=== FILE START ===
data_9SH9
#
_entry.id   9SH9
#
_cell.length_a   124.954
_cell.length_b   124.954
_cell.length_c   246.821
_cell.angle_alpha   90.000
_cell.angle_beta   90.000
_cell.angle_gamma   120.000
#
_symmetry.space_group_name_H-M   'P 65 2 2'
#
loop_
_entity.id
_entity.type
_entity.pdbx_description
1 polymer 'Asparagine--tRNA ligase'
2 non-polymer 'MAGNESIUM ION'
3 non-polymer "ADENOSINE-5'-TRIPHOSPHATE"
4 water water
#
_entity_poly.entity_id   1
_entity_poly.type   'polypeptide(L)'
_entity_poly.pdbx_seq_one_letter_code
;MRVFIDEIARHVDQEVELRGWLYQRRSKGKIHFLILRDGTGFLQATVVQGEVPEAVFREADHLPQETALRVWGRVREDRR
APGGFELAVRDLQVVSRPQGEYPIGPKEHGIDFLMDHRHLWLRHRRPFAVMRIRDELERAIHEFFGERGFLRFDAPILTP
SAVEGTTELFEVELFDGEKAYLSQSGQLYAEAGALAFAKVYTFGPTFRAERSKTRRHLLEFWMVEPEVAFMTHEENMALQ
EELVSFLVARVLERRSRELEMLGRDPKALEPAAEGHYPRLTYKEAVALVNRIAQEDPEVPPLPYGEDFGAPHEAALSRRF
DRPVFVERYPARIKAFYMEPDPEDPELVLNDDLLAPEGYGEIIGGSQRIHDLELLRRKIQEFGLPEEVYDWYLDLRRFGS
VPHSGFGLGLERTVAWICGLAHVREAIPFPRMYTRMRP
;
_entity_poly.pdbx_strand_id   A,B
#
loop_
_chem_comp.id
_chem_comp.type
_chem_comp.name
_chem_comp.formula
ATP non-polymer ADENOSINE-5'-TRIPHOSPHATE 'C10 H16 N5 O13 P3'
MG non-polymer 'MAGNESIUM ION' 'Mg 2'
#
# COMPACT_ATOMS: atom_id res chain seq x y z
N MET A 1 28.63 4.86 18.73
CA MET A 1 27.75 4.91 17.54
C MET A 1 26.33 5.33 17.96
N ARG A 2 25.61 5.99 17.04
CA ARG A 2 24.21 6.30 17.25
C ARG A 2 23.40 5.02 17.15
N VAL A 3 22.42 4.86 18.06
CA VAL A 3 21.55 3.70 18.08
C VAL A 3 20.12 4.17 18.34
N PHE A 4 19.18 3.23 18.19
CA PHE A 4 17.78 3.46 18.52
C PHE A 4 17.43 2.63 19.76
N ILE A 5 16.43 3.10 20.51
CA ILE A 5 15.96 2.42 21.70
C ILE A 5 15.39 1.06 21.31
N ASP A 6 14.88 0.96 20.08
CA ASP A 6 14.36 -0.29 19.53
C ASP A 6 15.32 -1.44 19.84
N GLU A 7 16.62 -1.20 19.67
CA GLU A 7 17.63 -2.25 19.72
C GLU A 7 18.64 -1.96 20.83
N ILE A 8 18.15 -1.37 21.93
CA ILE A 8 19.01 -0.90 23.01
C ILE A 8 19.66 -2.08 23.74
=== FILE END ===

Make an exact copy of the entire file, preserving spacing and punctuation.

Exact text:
data_9SH9
#
_entry.id   9SH9
#
_cell.length_a   124.954
_cell.length_b   124.954
_cell.length_c   246.821
_cell.angle_alpha   90.000
_cell.angle_beta   90.000
_cell.angle_gamma   120.000
#
_symmetry.space_group_name_H-M   'P 65 2 2'
#
loop_
_entity.id
_entity.type
_entity.pdbx_description
1 polymer 'Asparagine--tRNA ligase'
2 non-polymer 'MAGNESIUM ION'
3 non-polymer "ADENOSINE-5'-TRIPHOSPHATE"
4 water water
#
_entity_poly.entity_id   1
_entity_poly.type   'polypeptide(L)'
_entity_poly.pdbx_seq_one_letter_code
;MRVFIDEIARHVDQEVELRGWLYQRRSKGKIHFLILRDGTGFLQATVVQGEVPEAVFREADHLPQETALRVWGRVREDRR
APGGFELAVRDLQVVSRPQGEYPIGPKEHGIDFLMDHRHLWLRHRRPFAVMRIRDELERAIHEFFGERGFLRFDAPILTP
SAVEGTTELFEVELFDGEKAYLSQSGQLYAEAGALAFAKVYTFGPTFRAERSKTRRHLLEFWMVEPEVAFMTHEENMALQ
EELVSFLVARVLERRSRELEMLGRDPKALEPAAEGHYPRLTYKEAVALVNRIAQEDPEVPPLPYGEDFGAPHEAALSRRF
DRPVFVERYPARIKAFYMEPDPEDPELVLNDDLLAPEGYGEIIGGSQRIHDLELLRRKIQEFGLPEEVYDWYLDLRRFGS
VPHSGFGLGLERTVAWICGLAHVREAIPFPRMYTRMRP
;
_entity_poly.pdbx_strand_id   A,B
#
loop_
_chem_comp.id
_chem_comp.type
_chem_comp.name
_chem_comp.formula
ATP non-polymer ADENOSINE-5'-TRIPHOSPHATE 'C10 H16 N5 O13 P3'
MG non-polymer 'MAGNESIUM ION' 'Mg 2'
#
# COMPACT_ATOMS: atom_id res chain seq x y z
N MET A 1 28.63 4.86 18.73
CA MET A 1 27.75 4.91 17.54
C MET A 1 26.33 5.33 17.96
N ARG A 2 25.61 5.99 17.04
CA ARG A 2 24.21 6.30 17.25
C ARG A 2 23.40 5.02 17.15
N VAL A 3 22.42 4.86 18.06
CA VAL A 3 21.55 3.70 18.08
C VAL A 3 20.12 4.17 18.34
N PHE A 4 19.18 3.23 18.19
CA PHE A 4 17.78 3.46 18.52
C PHE A 4 17.43 2.63 19.76
N ILE A 5 16.43 3.10 20.51
CA ILE A 5 15.96 2.42 21.70
C ILE A 5 15.39 1.06 21.31
N ASP A 6 14.88 0.96 20.08
CA ASP A 6 14.36 -0.29 19.53
C ASP A 6 15.32 -1.44 19.84
N GLU A 7 16.62 -1.20 19.67
CA GLU A 7 17.63 -2.25 19.72
C GLU A 7 18.64 -1.96 20.83
N ILE A 8 18.15 -1.37 21.93
CA ILE A 8 19.01 -0.90 23.01
C ILE A 8 19.66 -2.08 23.74